Since all user-defined relations and functions are invoked through
unification, we were able to handle
the relational-functional domain
extensions in a uniform, efficient manner
by building our first-class `dom`ain and `exc`lusion notions,
as well as the larger part of our `bnd`s, into the (pure LISP) unification
routine `unify` of the definitional interpreter of RELFUN.
(A smaller, less interesting part of occurrence bindings is
built into the term-instantiation routine, not treated here.)
In appendix A we use a meta-interpreter approach for specifying the
operational semantics of the extended `unify` via RELFUN clauses only relying on
non-extended unification. This will contain enough detail both to document
the actual RELFUN implementation and to permit transfers to
other LP languages.

While constants will stand for themselves, non-constant terms will be coded as ground lists as shown by the table below, where ``'' indicates recursive coding.

Substitutions will be represented as lists of pair lists of variables
and their values of the form , i.e. the empty
substitution becomes `[[bottom]]` (not `[]`, see below).

For instance, the call

successfully returns the substitutionunify( [bnd,[vari,x],[exc,a,b,c]], [dom,b,c,d,e], [ [bottom] ] )

In appendix A, the `unify` function takes two terms `X` and `Y` and a substitution `Environment`
(initially often empty),
and returns the substitution extended by the mgu of `X` and `Y` in `Environment`
(on success) or `[]` (on failure).
It calls `unify-ua` with `ultimate-assoc`-dereferenced
`X`/`Y` arguments for case analysis.
This workhorse decomposes one or two `bnd`s into their variable and
expression parts for `unify-bnd`, where a missing
`bnd` (variable) is indicated by `[]`.
Mixed `dom`/`exc` arguments are handed to `dom-exc`,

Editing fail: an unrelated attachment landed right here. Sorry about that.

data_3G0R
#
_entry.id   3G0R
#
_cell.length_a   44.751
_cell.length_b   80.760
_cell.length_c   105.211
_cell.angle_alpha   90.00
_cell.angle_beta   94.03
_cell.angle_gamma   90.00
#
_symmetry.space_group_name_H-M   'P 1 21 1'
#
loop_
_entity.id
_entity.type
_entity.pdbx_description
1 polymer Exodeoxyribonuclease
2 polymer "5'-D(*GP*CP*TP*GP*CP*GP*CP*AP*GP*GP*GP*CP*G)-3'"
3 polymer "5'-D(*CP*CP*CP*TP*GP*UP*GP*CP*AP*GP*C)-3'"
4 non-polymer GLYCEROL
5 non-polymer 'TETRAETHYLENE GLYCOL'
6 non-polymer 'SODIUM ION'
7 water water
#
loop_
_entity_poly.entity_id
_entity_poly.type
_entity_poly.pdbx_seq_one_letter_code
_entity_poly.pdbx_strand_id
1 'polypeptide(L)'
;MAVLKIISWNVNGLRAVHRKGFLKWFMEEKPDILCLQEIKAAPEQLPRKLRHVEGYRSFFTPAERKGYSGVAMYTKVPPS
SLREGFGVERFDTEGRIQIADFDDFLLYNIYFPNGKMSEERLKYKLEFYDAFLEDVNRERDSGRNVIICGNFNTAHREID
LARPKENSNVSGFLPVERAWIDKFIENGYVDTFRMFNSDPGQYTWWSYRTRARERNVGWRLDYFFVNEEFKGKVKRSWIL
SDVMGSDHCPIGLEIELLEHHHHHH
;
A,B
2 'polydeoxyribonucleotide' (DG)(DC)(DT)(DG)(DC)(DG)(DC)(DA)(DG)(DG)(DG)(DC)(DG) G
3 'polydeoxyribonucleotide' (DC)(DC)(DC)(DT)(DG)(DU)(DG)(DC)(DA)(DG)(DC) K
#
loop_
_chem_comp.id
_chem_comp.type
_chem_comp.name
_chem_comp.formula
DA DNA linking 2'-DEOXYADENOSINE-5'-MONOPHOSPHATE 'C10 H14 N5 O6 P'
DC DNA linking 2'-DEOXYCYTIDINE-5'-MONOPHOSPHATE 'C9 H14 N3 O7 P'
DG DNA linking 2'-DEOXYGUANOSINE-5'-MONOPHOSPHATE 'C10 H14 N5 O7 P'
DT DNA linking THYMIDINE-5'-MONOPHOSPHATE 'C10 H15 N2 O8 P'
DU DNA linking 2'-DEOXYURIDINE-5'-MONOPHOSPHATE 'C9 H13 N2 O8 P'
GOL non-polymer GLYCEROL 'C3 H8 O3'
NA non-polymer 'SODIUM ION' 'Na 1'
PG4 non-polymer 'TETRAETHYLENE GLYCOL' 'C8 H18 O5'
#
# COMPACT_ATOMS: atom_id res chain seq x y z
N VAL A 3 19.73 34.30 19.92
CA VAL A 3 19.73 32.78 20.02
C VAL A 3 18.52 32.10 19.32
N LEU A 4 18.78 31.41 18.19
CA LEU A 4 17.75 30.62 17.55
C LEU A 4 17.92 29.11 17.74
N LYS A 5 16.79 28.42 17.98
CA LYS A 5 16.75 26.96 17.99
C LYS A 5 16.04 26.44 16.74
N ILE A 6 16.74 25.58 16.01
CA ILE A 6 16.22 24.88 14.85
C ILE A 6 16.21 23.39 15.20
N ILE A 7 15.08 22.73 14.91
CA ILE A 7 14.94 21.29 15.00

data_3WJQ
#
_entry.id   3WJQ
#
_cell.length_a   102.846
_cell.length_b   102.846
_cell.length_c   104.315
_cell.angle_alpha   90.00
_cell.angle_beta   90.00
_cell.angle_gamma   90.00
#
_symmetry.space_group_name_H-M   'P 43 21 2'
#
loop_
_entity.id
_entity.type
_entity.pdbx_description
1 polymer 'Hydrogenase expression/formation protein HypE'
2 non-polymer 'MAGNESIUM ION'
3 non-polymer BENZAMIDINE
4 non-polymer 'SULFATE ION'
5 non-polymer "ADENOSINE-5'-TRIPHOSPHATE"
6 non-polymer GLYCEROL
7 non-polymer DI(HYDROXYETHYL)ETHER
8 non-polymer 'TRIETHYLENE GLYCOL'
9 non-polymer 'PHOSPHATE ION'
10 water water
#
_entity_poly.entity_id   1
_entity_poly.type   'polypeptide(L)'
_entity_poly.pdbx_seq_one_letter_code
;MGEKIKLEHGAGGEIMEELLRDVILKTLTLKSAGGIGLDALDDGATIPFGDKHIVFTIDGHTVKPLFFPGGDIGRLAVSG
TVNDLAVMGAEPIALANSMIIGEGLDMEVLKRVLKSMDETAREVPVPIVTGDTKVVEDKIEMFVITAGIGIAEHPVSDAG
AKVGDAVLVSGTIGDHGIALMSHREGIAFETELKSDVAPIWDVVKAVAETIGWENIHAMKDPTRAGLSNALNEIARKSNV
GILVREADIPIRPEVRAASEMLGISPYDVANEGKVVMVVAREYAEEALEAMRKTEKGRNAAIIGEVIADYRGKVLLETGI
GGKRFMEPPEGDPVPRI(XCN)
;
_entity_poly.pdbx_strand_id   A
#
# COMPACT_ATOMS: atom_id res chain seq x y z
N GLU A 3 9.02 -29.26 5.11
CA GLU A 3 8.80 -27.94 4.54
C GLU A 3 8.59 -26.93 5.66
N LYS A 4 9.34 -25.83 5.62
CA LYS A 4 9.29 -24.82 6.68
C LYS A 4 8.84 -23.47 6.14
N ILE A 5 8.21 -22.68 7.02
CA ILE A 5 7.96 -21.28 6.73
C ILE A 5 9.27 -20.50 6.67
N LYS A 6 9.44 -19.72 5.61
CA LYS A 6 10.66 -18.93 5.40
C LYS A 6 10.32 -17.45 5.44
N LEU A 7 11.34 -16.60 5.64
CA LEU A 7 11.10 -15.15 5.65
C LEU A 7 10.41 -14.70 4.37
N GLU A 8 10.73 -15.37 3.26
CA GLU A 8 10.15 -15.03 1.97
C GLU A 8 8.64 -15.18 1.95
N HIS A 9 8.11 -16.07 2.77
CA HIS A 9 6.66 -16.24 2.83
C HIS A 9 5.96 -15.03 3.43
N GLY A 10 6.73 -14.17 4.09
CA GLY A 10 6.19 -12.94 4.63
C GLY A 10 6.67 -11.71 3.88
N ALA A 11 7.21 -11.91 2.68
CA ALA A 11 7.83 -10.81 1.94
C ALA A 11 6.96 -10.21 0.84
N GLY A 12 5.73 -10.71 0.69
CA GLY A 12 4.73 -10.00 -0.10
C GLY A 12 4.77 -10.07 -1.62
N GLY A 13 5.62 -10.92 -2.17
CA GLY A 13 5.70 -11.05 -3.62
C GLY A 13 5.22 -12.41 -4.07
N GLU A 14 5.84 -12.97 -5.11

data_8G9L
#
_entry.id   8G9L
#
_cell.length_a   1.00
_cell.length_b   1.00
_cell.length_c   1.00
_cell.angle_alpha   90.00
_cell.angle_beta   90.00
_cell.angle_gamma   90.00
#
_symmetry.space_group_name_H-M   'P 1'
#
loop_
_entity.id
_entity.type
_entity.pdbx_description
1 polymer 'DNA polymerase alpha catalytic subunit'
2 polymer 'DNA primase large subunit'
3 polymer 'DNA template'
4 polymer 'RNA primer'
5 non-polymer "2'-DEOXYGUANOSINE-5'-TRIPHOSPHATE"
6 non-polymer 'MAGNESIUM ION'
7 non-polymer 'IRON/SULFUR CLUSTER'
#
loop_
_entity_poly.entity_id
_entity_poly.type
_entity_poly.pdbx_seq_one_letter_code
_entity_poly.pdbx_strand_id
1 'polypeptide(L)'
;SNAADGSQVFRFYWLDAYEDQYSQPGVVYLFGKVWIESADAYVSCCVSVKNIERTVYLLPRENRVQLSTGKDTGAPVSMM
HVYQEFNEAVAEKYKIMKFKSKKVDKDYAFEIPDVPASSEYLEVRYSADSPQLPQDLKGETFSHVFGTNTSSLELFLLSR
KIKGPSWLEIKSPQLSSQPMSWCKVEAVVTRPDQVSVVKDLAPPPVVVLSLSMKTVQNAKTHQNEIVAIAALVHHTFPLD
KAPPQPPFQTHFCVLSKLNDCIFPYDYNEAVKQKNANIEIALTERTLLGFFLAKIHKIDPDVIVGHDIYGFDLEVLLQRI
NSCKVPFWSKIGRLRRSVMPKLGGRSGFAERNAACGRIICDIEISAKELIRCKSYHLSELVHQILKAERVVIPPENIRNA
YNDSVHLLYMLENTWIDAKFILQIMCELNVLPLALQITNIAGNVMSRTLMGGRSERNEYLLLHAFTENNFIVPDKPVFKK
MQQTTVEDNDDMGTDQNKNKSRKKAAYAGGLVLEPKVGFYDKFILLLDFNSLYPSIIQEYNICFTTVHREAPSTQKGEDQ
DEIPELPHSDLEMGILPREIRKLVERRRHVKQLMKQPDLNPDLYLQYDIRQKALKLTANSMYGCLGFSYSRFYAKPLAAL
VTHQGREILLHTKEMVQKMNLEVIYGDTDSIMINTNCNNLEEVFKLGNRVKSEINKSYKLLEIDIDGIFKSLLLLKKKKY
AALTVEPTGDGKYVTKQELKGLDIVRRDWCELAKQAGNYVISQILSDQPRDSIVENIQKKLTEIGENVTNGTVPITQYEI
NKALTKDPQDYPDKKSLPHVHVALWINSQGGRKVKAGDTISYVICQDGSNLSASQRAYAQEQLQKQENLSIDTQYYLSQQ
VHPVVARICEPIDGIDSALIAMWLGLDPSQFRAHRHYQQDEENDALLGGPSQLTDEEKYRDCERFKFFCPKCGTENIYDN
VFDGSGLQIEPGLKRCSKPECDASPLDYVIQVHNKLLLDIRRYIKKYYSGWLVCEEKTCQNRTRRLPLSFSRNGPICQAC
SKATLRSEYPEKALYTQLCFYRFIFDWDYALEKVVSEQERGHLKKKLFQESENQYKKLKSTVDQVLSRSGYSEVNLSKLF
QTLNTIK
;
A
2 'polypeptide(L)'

performing (set-as-list) subtraction.
Homogeneous `dom`s are handed to
`dom-intersection` for (set-as-list) intersection.
In both cases (only) the non-emptiness of the result list is
checked (so this can be optimized).
Homogeneous `exc`s are successful in any case.
Plain partner arguments to `dom`s and `exc`s
are checked via `member` calls simplifying earlier
cases with singleton `dom`s reduced to the plain argument.
The last `unify-ua` clause does `unify` on constructors
(incl. `tup`) and calls `unify-args` (not expanded here)
for corecursive processing of their arguments.
The `unify-bnd` function essentially parallels the `dom` and `exc`
cases of `unify-ua`, but hands subtraction, intersection,
and union results to `unify-bnd-env` for extension of the
`Environment` argument, using the variable(s) of the
`bnd`(s).
Such `bnd`s for `dom`/`exc`-variable updates
may be generated by the function `ultimate-assoc`:
it returns the dereferenced value of a variable in
`Environment`, except if the value is a `dom` or an `exc`,
in which case it creates a `bnd` pair of the variable
immediately preceding in the reference chain and of the
`dom` or `exc` expression.

While RELFUN's generalized `is`-primitive also automatically
profits from the `dom`/`exc`-enhanced unification,
for ordinary built-in
relations and functions the actual arguments
that are finite domains
have to be `multiplied out' (built-in calls cannot have exclusion
arguments); for built-in (constant-valued) functions the values then
have to be recollected into a new domain structure.

As we have seen in section 5.1, the transformation could be performed statically for user-defined operations, too, thus eliminating the domain extension for a non-enhanced LP implementation. However, this would lose the combinatorial efficiency advantage of finite domains. Also, their complementarity with finite exclusions, not allowing this treatment, would become occluded.

For a model-theoretic characterization [9] of programs containing first-class finite domains, the transformation could also be exploited semantically. Of course, a characterization via a domain-extended Herbrand base would be more `direct'. And again, leaving domains in the semantic kernel would allow to exploit the domain/exclusion complementarity.